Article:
By Pam Wright
Local Journalism Initiative Reporter
After a couple of years on simmer, the polarizing issue of tree conservation in Chatham-Kent is back.
At a recent council meeting, East Kent Coun. Steve Pinsonneault, said he will bring a notice of motion forward Sept. 25 to remove the temporary tree-cutting bylaw adopted by council in the spring of 2021 and reinstate the Natural Heritage Strategy that was in place since 2014.
Pinsonneault said there’s a problem with the tree cutting bylaw that prohibits clear cutting of woodlots as it has no end date, pointing out the Natural Heritage Strategy approach worked well and covered the issue until the bylaw came into effect.
“It’s been two-and-a-half years,” Pinsonneault said in reference to the bylaw. “The can keeps getting kicked down the road. The ag community wants to know what’s happening. They can’t do anything…everything is in limbo.”
Pinsonneault pointed out that farmers are “good stewards of the land,” caring for their properties responsibly, as many rural property owners work with the Lower Thames Valley Conservation Authority to plant trees on marginal farmland.
A contentious subject in Chatham-Kent for the past decade, rules around tree cutting and woodlot preservation have divided members of the community, with many calling it a rural/urban issue. Input on the matter drew an unprecedented strong response from both sides from a public survey on the C-K website. A host of deputations on the issue were also made to council.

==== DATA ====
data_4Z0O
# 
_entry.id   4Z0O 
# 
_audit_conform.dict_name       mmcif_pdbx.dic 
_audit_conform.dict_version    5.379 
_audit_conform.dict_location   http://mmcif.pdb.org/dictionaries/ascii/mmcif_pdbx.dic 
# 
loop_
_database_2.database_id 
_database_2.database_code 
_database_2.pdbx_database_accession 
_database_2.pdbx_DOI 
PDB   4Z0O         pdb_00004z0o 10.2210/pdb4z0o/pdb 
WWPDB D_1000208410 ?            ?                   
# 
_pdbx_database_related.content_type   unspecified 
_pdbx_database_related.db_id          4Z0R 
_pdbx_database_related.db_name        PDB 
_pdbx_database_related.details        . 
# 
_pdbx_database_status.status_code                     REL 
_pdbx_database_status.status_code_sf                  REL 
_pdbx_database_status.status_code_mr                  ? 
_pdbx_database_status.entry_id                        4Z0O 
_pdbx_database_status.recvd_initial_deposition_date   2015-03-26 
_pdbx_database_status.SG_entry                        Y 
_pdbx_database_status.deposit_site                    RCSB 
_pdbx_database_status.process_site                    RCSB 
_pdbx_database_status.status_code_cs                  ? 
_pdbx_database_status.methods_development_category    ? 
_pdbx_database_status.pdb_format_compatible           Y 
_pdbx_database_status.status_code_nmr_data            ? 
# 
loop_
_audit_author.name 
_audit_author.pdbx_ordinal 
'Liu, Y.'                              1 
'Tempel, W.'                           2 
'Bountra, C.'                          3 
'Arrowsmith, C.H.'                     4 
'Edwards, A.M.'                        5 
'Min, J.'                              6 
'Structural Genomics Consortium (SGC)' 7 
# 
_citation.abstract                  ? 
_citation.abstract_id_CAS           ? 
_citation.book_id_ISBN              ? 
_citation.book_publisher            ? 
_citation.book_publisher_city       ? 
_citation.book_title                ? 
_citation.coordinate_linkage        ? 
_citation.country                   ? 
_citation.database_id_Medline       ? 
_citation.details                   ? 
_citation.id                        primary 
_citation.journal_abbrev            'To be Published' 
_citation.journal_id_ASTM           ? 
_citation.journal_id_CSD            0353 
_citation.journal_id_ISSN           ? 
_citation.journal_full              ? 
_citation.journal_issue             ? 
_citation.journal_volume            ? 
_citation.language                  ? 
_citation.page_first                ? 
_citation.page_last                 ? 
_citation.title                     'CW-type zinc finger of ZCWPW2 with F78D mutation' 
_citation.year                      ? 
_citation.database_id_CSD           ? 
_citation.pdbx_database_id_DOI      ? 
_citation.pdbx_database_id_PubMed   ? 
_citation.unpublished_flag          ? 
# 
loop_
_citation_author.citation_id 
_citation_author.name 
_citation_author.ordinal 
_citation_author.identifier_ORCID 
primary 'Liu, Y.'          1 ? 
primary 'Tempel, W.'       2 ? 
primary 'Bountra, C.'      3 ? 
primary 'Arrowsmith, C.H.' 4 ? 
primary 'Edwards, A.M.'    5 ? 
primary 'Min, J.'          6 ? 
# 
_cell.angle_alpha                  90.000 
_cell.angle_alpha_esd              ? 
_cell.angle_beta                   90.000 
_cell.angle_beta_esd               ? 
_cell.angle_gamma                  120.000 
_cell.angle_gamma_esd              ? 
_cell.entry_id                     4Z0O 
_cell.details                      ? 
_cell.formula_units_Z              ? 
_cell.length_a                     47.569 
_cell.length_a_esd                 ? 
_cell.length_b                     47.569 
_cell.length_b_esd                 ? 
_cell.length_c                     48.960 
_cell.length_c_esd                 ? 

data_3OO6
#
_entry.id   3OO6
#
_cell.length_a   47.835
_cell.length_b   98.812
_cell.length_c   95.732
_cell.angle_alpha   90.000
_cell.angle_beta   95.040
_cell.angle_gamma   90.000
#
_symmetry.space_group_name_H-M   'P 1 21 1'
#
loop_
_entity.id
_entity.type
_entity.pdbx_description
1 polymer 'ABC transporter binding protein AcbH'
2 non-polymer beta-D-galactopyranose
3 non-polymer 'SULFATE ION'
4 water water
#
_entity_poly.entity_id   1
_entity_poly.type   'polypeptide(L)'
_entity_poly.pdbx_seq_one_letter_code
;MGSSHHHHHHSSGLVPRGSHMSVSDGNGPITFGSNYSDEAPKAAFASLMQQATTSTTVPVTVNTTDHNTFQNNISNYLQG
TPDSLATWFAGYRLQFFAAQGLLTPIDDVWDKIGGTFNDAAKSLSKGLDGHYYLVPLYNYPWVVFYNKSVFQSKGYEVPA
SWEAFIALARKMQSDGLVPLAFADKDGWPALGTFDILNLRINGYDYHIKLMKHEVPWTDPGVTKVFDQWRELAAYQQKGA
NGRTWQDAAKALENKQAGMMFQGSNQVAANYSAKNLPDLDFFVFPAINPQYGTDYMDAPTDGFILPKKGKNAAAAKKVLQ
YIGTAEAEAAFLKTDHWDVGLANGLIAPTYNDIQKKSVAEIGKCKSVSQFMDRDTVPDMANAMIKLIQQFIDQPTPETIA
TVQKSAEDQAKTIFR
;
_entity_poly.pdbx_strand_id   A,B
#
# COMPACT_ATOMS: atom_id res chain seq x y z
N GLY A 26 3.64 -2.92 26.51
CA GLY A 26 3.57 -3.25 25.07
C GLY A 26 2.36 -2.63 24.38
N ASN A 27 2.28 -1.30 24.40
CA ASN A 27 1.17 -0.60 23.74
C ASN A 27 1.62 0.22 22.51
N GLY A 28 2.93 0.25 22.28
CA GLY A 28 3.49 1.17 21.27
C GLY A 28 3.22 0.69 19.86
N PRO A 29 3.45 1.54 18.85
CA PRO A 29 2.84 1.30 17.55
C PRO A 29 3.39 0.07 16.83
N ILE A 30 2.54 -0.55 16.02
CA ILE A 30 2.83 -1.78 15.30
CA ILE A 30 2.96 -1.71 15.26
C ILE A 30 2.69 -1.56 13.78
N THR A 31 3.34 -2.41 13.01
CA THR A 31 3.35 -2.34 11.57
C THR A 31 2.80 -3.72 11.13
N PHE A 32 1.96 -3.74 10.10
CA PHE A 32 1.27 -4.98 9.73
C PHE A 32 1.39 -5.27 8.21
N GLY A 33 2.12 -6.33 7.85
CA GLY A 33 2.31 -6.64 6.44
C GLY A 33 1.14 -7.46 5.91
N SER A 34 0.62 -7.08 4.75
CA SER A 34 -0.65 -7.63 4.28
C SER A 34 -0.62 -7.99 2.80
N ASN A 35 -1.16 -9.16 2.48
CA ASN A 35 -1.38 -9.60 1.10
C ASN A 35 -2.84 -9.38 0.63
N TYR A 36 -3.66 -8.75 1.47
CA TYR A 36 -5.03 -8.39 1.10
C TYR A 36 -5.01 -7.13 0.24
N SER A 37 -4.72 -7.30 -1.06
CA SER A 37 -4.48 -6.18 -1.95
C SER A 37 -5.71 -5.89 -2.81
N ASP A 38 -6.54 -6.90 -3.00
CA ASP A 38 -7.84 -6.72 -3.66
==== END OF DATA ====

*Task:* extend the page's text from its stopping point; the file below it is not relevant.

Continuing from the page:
Following the meeting, Wallaceburg Coun. Aaron Hall said he was going to bring a notice of motion forward the council planning meeting Sept. 18 for consider at the Sept. 25 regular meeting.
Hall, who is chair of the Natural Heritage Strategy committee of the whole, is asking council to begin a “clearly illustrated path forward” on the municipality’s natural heritage work.
The councillor said it will be “open and rooted in transparency,” supported by the work done during the last term of council.
Hall called in an important issue for the community as it represents a “wide spectrum” of views from across Chatham-Kent.
“It’s essential for our council to be diligent and to show leadership to all residents in our community, and ensure we are following best practices on how to properly tackle these important and challenging issues,” he said.
Hall also pointed out that council recently gave unanimous approval to the 2023-27 strategic plan, which includes ensuring environmentally sustainability.
Those in favour of allowing farmers to manage their woodlots without municipal interference include the Kent Federation of Agriculture, the Chatham-Kent Landowner’s Association and the Christian Farmers Federation of Ontario.
Support for a bylaw includes the Chippewas of the Thames First Nation, the Ontario Woodlot Association and the National Farmers Union.
The motion for a 120-day temporary tree bylaw was brought forward by Wallaceburg Coun. Aaron Hall in April 2021. It has subsequently been extended to the present day. A National Heritage Strategy Committee of the Whole of council was also formed to address the issue.
Prior to adopting the temporary bylaw in 2021, Chatham-Kent was one of only two municipalities in Ontario without a tree-cutting bylaw, and it bears the distinction of having the lowest natural forest cover in the province at only 3.5 per cent.